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Search Site Settles Credit Reporting Charges

Spokeo, a six-year-old online business designed to help people find each other, is paying $800,000 to settle a case with the Federal Trade Commission.

From the FTC's statement:

Spokeo, Inc., a data broker that compiles and sells detailed information profiles on millions of consumers, will pay $800,000 to settle Federal Trade Commission charges that it marketed the profiles to companies in the human resources, background screening, and recruiting industries without taking steps to protect consumers required under the Fair Credit Reporting Act. This is the first Commission case to address the sale of Internet and social media data in the employment screening context.

The FTC alleged that Spokeo operated as a consumer reporting agency and violated the FCRA by failing to make sure that the information it sold would be used only for legally permissible purposes; failing to ensure the information was accurate; and failing to tell users of its consumer reports about their obligation under the FCRA, including the requirement to notify consumers if the user took an adverse action against the consumer based on information contained in the consumer report.

Where did Spokeo get the information it was selling?

According to the FTC, Spokeo collects personal information about consumers from hundreds of online and offline data sources, including social networks.

Hm. Was the data public or private? The FTC doesn't make that clear, so let's consult Spokeo's statement -- more precisely, a blog post from founder and president Harrison Tang:

We are a technology company organizing people-related data in innovative ways. We do not create our own content, we do not possess or have access to private financial information, and we do not offer consumer reports.

Wait. No private financial information? What is this website doing under the Fair Credit Reporting Act? Did it find a brilliant new way to assemble credit reports without private financial information?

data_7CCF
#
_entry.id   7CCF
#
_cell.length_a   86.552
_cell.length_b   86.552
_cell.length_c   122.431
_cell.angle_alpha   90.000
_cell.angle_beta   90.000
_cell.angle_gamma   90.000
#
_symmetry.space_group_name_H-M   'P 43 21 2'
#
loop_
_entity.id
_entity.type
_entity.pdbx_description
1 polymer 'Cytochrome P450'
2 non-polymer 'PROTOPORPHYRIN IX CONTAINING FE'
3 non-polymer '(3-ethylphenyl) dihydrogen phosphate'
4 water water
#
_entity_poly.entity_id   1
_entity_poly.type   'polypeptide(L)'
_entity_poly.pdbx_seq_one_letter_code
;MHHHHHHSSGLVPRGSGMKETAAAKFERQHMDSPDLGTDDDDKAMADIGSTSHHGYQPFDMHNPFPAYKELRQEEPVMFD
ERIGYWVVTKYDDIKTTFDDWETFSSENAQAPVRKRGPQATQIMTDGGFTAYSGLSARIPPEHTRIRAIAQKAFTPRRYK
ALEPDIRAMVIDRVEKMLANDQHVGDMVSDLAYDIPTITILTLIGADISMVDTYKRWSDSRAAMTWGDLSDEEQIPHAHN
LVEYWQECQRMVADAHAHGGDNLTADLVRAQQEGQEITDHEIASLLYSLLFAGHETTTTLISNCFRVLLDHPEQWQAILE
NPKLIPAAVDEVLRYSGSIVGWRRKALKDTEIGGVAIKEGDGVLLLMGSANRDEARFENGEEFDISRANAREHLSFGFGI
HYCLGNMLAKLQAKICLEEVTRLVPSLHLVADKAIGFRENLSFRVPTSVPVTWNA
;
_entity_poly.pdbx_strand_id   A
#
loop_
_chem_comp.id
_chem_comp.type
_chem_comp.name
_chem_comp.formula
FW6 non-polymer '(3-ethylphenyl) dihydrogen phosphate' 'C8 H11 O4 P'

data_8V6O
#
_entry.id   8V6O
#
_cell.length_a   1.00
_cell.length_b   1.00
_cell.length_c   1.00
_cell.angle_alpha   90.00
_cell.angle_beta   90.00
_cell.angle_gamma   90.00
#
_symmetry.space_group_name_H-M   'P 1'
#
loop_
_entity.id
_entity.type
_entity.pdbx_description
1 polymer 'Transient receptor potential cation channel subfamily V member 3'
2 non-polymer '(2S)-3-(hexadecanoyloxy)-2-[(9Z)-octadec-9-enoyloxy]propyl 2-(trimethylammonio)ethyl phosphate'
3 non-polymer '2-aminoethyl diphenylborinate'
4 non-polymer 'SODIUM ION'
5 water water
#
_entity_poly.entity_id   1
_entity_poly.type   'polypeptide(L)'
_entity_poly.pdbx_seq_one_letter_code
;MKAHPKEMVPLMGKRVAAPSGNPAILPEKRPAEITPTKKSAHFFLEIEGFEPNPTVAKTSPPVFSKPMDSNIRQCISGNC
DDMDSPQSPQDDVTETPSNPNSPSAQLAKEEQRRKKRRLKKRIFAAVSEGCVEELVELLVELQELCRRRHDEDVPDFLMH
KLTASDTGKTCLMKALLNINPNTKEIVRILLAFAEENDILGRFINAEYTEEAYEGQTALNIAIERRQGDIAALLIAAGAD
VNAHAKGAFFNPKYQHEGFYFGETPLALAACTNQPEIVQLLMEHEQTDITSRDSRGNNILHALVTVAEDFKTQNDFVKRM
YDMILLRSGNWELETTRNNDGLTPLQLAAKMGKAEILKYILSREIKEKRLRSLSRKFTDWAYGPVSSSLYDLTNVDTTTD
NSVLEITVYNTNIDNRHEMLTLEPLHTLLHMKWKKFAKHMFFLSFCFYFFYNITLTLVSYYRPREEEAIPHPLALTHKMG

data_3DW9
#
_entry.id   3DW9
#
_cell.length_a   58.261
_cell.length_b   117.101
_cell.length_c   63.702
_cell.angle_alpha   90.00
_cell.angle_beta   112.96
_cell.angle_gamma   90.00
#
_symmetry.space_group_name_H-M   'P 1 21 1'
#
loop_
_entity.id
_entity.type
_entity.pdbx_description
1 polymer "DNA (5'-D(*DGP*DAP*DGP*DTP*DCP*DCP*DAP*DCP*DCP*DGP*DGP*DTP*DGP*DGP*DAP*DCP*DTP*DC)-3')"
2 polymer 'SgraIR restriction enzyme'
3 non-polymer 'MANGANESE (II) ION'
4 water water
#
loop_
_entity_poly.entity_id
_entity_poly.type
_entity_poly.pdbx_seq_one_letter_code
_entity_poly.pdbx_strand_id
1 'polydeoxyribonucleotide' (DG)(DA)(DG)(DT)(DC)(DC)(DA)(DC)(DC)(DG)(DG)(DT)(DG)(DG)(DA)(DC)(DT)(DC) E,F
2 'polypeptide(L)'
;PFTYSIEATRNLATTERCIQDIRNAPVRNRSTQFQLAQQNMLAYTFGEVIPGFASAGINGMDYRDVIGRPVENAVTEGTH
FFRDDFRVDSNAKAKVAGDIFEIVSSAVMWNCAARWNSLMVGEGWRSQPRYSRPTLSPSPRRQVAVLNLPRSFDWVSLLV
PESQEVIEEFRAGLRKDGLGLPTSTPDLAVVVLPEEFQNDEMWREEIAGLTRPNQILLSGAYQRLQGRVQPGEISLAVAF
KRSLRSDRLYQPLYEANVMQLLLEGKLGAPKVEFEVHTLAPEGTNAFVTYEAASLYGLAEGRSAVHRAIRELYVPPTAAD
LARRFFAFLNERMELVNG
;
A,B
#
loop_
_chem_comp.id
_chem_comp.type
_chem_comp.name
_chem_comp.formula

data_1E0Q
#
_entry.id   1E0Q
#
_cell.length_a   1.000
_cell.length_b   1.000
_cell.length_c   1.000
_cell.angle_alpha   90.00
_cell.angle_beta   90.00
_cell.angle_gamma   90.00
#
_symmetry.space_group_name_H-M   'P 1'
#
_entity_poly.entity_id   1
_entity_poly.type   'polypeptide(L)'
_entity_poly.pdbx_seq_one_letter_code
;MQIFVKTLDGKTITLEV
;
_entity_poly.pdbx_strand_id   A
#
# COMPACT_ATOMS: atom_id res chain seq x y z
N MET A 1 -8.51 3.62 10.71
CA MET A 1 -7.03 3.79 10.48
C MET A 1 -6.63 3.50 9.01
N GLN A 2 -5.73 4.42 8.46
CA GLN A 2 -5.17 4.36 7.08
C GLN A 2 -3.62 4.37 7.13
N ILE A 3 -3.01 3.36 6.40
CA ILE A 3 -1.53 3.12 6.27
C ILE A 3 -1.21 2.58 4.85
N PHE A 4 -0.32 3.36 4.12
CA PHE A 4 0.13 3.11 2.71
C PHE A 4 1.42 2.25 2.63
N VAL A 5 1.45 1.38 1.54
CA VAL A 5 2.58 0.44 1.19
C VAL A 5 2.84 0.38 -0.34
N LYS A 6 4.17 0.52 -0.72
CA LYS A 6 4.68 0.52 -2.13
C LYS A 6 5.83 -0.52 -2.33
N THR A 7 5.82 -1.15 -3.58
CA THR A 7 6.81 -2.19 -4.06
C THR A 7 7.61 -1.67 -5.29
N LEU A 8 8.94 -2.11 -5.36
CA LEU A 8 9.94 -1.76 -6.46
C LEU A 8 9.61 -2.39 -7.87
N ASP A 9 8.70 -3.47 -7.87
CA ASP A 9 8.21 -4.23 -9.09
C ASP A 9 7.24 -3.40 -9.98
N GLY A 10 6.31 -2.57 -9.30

A few years ago, we were eager to share our social network search tool with anyone who could find good use for it. Focusing on a prior version of our website, the U.S. Federal Trade Commission (FTC) believes that our targeted marketing (at that time) implicated the Fair Credit Reporting Act (FCRA), which regulates the collection, dissemination and use of consumer information, including credit information provided by consumer reporting agencies. It has never been our intention to act as a consumer reporting agency.

Oh. Spokeo wasn't trying to create credit reports.

Spokeo doesn't say whether it had any idea at the time it pitched its database to employers as a screening tool that this service would make the FCRA relevant to its service. It's easy to imagine it might not have. While the existence of the FCRA is well-known, it looks from a distance like a special law governing a specific line of business -- a line Spokeo didn't intend to enter.

When there are more laws than anyone can know even the scope of, there is no way to know what laws you might be accused of breaking.